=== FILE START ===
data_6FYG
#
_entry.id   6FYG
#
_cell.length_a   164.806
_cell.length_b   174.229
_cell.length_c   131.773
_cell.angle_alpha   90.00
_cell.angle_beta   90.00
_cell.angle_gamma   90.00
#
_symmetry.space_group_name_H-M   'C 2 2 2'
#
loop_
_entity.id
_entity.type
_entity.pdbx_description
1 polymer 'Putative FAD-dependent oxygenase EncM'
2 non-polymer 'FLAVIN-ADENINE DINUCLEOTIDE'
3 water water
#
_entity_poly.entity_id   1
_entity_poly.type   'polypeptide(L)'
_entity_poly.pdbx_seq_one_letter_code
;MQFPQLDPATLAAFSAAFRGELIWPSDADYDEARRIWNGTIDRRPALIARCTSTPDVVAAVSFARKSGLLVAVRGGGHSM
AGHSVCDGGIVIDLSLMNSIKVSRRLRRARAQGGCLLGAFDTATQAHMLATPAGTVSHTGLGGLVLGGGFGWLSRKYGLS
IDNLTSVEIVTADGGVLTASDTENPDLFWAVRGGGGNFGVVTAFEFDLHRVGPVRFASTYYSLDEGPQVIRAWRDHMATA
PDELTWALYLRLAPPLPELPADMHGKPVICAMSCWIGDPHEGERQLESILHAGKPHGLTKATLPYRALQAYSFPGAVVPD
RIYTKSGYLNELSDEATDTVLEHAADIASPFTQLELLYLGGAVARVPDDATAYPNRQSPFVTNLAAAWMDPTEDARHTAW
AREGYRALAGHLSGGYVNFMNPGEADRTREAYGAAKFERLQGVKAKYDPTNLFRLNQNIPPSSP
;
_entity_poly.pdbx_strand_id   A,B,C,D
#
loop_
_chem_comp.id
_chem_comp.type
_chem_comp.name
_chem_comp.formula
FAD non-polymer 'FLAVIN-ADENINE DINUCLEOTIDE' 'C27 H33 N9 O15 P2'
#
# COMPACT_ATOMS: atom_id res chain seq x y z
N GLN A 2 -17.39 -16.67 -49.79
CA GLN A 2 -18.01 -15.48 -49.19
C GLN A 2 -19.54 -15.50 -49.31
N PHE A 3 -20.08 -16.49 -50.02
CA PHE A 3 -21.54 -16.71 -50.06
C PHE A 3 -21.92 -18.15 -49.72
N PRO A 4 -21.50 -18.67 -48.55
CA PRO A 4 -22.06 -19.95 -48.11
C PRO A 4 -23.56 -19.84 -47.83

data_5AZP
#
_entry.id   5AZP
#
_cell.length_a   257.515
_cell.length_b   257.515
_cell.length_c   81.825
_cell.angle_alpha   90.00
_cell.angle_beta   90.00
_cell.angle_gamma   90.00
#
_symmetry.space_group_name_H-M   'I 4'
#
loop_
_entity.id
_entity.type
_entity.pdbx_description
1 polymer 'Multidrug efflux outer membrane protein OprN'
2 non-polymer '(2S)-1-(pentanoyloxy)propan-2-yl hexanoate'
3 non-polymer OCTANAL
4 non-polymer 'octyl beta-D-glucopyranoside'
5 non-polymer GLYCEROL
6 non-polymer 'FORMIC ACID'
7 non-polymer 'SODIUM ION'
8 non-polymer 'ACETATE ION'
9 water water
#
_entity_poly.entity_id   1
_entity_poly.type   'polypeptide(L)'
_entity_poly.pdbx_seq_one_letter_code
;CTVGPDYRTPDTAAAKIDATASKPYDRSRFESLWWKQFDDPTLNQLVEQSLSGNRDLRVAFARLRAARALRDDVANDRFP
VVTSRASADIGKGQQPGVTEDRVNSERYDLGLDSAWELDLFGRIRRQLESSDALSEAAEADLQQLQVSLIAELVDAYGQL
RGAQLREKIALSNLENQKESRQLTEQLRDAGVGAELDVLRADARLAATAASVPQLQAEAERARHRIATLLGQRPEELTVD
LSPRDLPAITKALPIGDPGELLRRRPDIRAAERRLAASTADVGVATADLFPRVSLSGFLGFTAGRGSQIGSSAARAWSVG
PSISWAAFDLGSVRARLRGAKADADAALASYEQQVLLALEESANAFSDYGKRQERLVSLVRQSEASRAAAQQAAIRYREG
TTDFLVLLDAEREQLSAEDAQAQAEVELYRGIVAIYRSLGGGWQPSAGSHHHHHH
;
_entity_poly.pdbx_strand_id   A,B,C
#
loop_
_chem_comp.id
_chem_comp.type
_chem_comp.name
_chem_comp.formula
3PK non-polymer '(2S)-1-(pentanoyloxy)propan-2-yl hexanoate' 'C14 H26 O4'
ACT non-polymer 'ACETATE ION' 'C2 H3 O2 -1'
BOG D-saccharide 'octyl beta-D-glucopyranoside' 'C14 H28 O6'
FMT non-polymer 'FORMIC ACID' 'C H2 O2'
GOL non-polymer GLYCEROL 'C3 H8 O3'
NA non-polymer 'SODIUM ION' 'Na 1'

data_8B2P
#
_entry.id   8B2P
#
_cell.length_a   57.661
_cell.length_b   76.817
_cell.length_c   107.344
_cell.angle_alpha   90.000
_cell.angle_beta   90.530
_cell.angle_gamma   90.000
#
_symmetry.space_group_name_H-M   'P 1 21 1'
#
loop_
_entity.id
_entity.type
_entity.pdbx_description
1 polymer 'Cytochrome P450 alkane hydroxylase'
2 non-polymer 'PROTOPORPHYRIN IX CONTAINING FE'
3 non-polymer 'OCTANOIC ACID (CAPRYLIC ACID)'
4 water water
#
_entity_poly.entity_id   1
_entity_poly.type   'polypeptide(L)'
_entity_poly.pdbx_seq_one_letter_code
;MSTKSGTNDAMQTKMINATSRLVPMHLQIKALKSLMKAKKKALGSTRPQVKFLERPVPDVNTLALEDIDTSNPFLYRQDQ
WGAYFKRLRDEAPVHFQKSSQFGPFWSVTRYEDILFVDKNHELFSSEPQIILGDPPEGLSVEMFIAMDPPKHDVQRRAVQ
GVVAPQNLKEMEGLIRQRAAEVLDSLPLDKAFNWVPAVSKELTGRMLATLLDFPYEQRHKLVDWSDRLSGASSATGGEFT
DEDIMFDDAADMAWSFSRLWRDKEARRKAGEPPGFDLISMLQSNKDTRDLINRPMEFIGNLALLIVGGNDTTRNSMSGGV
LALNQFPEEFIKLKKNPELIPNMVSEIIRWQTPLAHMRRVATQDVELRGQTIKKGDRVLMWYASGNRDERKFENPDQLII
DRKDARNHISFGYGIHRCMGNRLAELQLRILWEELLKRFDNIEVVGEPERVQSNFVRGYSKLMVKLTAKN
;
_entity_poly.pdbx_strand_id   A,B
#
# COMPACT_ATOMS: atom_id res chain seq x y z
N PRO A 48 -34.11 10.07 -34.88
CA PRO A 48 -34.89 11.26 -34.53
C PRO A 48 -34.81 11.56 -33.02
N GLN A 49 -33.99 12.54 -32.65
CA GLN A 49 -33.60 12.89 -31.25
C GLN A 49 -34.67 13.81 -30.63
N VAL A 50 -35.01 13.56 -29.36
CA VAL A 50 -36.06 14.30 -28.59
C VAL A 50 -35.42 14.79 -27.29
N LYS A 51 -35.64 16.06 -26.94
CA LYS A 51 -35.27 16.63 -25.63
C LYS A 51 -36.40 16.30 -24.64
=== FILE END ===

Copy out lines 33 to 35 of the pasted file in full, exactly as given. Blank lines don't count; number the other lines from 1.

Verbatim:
#
loop_
_chem_comp.id